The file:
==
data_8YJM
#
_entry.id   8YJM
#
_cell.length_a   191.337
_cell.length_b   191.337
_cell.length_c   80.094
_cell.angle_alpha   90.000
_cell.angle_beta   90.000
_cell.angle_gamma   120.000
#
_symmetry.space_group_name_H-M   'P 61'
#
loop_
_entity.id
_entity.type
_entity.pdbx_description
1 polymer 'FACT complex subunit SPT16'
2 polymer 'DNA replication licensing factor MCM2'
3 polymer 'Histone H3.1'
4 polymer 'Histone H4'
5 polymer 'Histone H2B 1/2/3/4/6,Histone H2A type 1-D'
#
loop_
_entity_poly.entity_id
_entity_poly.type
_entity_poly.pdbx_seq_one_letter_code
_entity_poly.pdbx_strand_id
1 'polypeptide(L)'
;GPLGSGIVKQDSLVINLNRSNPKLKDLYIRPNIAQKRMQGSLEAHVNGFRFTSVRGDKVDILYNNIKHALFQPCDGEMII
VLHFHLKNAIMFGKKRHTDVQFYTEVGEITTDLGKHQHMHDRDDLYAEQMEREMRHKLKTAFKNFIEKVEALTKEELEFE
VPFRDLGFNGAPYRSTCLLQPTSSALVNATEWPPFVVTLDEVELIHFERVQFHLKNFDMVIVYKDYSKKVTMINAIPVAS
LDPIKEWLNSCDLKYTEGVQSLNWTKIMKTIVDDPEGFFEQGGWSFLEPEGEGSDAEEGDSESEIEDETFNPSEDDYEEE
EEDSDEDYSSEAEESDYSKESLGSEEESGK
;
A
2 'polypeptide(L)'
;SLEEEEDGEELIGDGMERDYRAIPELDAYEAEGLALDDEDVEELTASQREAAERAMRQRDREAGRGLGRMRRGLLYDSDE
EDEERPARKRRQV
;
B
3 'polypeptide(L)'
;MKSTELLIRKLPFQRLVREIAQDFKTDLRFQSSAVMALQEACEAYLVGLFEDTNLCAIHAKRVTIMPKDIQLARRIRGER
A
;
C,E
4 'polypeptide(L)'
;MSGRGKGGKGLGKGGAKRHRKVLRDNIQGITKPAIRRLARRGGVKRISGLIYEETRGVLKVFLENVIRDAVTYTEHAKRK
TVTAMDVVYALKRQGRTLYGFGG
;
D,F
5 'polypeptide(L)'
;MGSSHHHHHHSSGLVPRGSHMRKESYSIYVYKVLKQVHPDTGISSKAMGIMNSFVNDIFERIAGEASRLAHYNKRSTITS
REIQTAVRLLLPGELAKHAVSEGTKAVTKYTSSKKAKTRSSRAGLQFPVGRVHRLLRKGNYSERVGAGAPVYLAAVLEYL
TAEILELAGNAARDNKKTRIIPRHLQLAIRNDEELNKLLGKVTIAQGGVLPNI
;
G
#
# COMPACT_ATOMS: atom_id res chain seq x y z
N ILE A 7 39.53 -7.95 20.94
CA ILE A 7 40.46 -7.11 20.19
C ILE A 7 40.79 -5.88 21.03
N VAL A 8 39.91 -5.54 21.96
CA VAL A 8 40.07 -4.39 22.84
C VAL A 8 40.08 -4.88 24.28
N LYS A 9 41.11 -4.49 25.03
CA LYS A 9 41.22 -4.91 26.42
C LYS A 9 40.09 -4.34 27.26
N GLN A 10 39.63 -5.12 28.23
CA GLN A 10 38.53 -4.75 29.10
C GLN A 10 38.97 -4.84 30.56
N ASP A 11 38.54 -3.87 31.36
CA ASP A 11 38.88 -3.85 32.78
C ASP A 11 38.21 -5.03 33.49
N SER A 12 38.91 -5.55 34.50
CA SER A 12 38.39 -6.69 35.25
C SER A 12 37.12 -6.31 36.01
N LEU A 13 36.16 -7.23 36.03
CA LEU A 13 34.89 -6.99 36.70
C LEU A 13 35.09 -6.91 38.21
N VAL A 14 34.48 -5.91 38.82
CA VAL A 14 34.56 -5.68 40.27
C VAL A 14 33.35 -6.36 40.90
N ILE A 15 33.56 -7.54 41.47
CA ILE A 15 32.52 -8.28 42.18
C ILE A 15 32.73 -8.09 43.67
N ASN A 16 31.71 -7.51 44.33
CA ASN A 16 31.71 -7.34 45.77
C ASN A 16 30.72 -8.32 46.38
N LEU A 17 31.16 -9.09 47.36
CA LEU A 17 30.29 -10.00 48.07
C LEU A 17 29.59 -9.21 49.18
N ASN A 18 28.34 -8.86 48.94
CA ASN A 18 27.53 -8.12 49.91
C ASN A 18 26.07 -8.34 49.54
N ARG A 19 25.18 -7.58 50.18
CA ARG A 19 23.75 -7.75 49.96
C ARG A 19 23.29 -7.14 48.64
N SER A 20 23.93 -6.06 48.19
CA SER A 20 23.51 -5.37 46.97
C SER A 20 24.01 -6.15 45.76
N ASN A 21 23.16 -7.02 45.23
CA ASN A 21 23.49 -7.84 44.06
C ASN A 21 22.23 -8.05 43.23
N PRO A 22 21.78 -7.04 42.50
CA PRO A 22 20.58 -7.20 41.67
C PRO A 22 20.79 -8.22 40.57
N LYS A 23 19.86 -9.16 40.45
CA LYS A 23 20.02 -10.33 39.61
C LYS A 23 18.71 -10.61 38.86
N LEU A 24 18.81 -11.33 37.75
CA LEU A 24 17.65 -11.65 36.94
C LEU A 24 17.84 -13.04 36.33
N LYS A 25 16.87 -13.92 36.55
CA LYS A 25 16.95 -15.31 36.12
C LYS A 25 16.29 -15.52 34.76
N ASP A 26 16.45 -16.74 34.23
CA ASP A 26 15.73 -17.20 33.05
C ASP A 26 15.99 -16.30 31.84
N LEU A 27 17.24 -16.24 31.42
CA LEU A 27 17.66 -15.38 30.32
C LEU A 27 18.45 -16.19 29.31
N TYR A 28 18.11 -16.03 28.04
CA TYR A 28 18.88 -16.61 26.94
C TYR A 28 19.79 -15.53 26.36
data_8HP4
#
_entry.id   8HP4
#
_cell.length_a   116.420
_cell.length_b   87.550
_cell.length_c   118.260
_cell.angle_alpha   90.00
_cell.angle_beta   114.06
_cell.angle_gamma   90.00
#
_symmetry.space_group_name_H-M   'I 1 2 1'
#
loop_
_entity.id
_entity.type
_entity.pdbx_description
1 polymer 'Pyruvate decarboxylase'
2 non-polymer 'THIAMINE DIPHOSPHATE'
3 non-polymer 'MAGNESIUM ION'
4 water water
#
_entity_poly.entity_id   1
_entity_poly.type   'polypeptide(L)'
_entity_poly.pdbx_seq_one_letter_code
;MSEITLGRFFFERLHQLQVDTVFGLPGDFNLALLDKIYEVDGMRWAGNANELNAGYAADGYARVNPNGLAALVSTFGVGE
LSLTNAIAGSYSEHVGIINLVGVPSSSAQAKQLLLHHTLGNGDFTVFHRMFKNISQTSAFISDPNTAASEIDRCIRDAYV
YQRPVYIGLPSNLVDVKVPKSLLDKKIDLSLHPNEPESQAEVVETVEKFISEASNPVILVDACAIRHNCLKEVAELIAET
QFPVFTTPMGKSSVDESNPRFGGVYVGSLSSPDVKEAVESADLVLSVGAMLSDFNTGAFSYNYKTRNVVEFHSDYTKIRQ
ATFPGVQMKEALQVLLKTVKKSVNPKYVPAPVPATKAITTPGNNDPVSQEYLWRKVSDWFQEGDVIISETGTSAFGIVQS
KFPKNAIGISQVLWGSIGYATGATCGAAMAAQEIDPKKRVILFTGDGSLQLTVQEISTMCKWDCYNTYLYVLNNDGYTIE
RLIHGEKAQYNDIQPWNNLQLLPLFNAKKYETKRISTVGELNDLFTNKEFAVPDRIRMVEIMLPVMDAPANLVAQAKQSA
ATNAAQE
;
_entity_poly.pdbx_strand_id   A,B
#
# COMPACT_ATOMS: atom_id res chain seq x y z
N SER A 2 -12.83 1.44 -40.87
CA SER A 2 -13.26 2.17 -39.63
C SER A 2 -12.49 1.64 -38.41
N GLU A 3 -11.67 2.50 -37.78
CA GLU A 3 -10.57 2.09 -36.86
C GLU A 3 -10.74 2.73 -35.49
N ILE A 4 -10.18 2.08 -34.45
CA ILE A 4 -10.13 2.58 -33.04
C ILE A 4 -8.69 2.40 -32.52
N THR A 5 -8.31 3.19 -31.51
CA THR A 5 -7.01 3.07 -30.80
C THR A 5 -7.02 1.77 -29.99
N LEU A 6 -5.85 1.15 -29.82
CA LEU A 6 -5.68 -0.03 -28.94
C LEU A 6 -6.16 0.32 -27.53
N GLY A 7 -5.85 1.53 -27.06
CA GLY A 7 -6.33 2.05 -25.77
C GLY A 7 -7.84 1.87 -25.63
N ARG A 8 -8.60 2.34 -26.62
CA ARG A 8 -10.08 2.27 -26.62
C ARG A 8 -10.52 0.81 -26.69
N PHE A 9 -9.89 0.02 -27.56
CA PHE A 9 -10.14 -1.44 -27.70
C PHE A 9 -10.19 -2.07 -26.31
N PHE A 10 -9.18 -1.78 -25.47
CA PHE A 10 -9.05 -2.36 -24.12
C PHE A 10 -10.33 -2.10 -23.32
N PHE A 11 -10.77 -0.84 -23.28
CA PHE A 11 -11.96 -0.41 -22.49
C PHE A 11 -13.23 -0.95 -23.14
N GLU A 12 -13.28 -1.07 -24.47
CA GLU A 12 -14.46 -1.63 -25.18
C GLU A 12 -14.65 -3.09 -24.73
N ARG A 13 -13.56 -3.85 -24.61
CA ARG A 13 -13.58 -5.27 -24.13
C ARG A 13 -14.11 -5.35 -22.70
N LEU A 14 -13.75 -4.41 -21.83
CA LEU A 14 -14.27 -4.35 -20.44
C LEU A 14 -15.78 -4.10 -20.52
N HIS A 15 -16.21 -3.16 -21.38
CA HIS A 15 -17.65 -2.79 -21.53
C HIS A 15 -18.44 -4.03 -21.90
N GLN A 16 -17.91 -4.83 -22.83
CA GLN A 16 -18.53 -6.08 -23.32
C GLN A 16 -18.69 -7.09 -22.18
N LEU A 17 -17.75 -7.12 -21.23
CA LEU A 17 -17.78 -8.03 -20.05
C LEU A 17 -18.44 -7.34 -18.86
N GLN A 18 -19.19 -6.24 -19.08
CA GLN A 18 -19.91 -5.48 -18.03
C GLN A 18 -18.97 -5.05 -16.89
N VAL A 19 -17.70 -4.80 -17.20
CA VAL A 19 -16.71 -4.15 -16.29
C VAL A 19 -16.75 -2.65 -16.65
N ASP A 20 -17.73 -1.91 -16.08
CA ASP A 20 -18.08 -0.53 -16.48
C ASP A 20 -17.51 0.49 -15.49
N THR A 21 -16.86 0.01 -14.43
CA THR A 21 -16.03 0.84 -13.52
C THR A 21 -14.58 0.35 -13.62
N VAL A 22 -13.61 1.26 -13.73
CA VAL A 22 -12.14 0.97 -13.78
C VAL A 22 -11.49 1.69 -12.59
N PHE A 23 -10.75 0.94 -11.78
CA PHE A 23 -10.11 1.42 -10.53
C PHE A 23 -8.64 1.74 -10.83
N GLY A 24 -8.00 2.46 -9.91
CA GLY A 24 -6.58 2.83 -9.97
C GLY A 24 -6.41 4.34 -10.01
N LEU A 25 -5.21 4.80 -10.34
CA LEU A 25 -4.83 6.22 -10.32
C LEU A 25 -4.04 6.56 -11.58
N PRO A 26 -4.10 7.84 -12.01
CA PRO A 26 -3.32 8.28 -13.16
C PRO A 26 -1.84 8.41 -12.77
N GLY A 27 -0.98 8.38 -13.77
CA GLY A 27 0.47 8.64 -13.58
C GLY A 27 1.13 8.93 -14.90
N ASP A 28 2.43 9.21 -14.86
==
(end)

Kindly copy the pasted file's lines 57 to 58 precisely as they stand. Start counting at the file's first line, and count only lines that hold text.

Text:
G
#